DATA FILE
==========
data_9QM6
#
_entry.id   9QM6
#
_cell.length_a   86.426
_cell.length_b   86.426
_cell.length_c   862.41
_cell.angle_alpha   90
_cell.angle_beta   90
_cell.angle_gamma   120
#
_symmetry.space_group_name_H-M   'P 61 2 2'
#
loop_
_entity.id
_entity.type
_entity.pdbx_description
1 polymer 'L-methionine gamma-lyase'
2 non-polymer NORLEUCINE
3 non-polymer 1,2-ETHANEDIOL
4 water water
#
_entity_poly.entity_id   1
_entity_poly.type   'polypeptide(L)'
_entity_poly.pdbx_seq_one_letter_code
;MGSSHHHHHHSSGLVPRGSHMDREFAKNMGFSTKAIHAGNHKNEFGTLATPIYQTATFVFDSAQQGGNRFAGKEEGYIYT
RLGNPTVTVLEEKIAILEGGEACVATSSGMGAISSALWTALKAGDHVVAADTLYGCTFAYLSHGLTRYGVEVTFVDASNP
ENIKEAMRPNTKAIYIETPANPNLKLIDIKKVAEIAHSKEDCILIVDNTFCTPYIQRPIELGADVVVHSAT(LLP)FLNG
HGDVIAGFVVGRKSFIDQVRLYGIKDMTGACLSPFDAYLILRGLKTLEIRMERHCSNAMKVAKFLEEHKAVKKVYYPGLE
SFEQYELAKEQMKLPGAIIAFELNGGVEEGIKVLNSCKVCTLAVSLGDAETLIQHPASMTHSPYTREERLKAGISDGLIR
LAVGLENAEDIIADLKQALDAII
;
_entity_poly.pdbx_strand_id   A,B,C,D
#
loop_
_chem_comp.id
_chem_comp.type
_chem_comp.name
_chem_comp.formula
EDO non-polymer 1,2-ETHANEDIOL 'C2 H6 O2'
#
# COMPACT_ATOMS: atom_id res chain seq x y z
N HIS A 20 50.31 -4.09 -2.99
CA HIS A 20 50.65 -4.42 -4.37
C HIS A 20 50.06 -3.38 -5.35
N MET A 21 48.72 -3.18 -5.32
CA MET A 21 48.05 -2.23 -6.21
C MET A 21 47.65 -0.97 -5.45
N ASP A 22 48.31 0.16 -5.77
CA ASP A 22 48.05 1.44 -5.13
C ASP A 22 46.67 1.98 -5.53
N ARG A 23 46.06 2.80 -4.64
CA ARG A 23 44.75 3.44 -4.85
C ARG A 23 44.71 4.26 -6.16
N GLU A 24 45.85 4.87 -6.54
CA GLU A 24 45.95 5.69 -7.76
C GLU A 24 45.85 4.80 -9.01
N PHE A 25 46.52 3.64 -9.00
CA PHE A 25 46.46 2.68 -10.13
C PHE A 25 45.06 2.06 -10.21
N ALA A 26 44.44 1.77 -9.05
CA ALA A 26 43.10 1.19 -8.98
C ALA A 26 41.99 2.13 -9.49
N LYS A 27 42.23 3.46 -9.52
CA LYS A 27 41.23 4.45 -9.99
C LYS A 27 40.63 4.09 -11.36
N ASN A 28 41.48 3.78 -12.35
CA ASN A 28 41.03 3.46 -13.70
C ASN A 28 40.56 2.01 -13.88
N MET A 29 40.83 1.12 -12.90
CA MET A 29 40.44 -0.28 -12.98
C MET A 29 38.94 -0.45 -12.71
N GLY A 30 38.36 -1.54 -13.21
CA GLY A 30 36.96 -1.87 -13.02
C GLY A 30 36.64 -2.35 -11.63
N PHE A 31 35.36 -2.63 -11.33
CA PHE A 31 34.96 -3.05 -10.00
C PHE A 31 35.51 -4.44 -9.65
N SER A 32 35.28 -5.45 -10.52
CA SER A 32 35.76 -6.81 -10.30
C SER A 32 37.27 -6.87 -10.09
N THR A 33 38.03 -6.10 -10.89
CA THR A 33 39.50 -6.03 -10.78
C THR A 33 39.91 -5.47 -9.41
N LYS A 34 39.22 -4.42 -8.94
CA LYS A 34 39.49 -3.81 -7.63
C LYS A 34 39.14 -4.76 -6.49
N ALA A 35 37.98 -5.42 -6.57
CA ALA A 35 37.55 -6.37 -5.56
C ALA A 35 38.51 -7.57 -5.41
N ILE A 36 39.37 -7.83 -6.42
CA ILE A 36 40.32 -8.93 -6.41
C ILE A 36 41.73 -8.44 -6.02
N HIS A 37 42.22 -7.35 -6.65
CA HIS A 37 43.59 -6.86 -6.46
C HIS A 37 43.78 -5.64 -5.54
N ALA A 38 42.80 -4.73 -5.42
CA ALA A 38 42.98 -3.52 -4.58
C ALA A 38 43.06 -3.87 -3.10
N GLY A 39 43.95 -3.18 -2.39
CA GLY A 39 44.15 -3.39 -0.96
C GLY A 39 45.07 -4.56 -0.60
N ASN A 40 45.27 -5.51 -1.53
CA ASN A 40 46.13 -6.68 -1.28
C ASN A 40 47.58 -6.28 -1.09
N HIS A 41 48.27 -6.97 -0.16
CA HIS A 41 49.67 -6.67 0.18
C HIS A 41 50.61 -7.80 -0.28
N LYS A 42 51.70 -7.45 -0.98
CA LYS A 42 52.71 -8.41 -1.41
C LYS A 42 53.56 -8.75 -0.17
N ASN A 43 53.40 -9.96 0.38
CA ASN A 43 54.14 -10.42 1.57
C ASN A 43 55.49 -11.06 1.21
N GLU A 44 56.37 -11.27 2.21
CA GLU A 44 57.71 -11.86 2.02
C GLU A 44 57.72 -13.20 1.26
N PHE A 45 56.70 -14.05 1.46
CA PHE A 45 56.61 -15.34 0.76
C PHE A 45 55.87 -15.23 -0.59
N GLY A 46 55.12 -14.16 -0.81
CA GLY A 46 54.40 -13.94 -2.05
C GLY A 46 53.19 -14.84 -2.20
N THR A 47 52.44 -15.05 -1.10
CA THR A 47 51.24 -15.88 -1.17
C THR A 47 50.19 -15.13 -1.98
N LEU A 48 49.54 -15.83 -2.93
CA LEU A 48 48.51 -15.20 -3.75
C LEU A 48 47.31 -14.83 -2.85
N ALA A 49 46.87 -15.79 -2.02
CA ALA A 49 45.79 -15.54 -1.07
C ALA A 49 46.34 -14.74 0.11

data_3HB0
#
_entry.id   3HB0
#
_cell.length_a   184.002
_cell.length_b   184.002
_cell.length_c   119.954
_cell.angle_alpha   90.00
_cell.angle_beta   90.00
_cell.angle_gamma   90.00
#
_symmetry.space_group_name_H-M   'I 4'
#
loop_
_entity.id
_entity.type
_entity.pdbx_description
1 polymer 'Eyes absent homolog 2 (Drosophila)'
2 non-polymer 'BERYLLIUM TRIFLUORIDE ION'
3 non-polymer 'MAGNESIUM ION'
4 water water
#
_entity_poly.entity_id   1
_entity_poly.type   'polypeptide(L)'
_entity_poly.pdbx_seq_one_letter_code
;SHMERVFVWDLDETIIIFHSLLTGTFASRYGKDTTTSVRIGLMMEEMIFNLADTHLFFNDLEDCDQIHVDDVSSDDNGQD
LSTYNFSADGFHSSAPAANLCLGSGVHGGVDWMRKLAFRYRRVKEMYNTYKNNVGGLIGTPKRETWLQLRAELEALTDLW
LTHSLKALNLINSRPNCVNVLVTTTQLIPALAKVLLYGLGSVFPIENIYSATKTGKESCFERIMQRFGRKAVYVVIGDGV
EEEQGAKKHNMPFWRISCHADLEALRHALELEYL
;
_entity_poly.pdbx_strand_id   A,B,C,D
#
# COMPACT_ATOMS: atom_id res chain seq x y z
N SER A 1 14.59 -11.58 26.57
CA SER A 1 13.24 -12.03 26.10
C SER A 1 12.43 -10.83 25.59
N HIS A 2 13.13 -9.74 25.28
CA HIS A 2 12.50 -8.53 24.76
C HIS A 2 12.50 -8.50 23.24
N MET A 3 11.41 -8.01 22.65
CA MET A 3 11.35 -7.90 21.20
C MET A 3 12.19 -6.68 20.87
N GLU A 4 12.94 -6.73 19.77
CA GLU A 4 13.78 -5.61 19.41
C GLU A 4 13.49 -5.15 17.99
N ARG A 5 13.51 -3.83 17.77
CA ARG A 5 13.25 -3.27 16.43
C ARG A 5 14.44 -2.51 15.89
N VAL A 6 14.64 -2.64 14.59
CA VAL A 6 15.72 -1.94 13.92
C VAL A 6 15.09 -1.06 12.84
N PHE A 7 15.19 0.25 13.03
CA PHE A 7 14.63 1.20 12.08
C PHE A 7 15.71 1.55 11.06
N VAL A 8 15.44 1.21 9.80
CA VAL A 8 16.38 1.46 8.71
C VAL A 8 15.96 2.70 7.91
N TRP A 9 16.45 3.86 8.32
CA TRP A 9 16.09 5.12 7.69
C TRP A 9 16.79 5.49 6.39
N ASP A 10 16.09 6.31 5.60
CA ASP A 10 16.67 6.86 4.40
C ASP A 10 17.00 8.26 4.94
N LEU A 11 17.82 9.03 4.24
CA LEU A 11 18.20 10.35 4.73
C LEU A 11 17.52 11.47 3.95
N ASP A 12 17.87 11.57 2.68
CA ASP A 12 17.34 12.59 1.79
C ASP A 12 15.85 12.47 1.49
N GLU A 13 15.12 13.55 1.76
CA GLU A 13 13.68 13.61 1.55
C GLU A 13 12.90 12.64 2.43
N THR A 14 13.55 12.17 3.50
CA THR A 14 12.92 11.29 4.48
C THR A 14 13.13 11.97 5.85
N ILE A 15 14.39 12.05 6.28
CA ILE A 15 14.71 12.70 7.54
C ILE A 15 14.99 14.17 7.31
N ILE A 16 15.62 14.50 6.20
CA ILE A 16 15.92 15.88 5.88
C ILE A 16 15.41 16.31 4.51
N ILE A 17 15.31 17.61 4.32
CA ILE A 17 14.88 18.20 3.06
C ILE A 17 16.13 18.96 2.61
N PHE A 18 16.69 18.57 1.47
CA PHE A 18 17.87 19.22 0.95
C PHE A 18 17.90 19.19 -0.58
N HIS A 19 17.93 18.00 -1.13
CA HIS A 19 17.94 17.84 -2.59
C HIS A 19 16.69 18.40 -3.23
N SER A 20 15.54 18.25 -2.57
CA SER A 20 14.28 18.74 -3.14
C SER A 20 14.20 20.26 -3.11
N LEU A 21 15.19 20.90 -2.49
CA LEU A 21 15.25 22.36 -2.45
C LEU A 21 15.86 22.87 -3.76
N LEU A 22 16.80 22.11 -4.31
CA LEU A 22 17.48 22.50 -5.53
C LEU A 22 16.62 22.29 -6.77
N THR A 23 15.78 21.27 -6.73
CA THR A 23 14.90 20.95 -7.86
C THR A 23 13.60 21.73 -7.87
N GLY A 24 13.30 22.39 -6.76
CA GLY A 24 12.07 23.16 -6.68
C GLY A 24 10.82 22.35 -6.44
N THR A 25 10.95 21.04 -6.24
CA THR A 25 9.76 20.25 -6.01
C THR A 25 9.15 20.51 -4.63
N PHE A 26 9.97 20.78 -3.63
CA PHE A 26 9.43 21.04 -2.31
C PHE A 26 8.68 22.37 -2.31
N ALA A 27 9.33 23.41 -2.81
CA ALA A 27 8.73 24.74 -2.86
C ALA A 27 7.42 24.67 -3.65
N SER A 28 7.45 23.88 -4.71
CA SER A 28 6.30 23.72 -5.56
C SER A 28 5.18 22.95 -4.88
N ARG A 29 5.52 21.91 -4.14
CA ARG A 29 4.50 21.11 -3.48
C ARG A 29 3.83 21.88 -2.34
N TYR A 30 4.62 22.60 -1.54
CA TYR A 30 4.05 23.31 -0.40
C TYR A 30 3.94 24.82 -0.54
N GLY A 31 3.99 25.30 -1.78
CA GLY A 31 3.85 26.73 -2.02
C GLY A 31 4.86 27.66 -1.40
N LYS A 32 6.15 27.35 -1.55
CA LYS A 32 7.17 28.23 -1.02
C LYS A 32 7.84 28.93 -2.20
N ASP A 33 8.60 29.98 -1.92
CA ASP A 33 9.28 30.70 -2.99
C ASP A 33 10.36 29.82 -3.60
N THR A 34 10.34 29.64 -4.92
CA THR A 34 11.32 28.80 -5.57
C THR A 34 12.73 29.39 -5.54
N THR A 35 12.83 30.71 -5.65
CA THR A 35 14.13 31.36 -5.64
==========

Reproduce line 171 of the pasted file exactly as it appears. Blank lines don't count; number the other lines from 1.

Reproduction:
C HIS A 2 12.50 -8.50 23.24